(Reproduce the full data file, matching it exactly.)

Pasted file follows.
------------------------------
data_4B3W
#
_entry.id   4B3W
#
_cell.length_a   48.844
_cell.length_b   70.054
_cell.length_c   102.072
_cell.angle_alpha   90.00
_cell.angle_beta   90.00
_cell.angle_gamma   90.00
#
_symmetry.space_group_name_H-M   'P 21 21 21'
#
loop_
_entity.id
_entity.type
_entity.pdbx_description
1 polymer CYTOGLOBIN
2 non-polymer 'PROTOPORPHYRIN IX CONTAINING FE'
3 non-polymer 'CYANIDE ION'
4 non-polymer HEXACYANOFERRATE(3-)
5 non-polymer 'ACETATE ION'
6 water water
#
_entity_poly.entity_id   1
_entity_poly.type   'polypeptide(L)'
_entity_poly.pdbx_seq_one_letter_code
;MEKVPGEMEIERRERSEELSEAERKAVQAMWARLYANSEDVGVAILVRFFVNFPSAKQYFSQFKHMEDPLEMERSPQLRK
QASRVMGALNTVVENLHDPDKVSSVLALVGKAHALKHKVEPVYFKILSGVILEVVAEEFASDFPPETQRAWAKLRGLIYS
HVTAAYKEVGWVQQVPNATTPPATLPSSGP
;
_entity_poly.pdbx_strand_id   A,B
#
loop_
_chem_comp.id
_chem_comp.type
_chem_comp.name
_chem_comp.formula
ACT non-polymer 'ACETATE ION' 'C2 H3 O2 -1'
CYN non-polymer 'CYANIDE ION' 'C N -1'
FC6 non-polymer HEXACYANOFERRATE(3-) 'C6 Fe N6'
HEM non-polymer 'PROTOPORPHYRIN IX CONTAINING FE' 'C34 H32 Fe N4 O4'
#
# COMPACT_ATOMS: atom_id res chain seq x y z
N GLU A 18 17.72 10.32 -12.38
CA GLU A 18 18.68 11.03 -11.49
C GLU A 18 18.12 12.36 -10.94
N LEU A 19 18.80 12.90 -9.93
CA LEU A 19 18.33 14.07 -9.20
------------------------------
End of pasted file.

data_4B3W
#
_entry.id   4B3W
#
_cell.length_a   48.844
_cell.length_b   70.054
_cell.length_c   102.072
_cell.angle_alpha   90.00
_cell.angle_beta   90.00
_cell.angle_gamma   90.00
#
_symmetry.space_group_name_H-M   'P 21 21 21'
#
loop_
_entity.id
_entity.type
_entity.pdbx_description
1 polymer CYTOGLOBIN
2 non-polymer 'PROTOPORPHYRIN IX CONTAINING FE'
3 non-polymer 'CYANIDE ION'
4 non-polymer HEXACYANOFERRATE(3-)
5 non-polymer 'ACETATE ION'
6 water water
#
_entity_poly.entity_id   1
_entity_poly.type   'polypeptide(L)'
_entity_poly.pdbx_seq_one_letter_code
;MEKVPGEMEIERRERSEELSEAERKAVQAMWARLYANSEDVGVAILVRFFVNFPSAKQYFSQFKHMEDPLEMERSPQLRK
QASRVMGALNTVVENLHDPDKVSSVLALVGKAHALKHKVEPVYFKILSGVILEVVAEEFASDFPPETQRAWAKLRGLIYS
HVTAAYKEVGWVQQVPNATTPPATLPSSGP
;
_entity_poly.pdbx_strand_id   A,B
#
loop_
_chem_comp.id
_chem_comp.type
_chem_comp.name
_chem_comp.formula
ACT non-polymer 'ACETATE ION' 'C2 H3 O2 -1'
CYN non-polymer 'CYANIDE ION' 'C N -1'
FC6 non-polymer HEXACYANOFERRATE(3-) 'C6 Fe N6'
HEM non-polymer 'PROTOPORPHYRIN IX CONTAINING FE' 'C34 H32 Fe N4 O4'
#
# COMPACT_ATOMS: atom_id res chain seq x y z
N GLU A 18 17.72 10.32 -12.38
CA GLU A 18 18.68 11.03 -11.49
C GLU A 18 18.12 12.36 -10.94
N LEU A 19 18.80 12.90 -9.93
CA LEU A 19 18.33 14.07 -9.20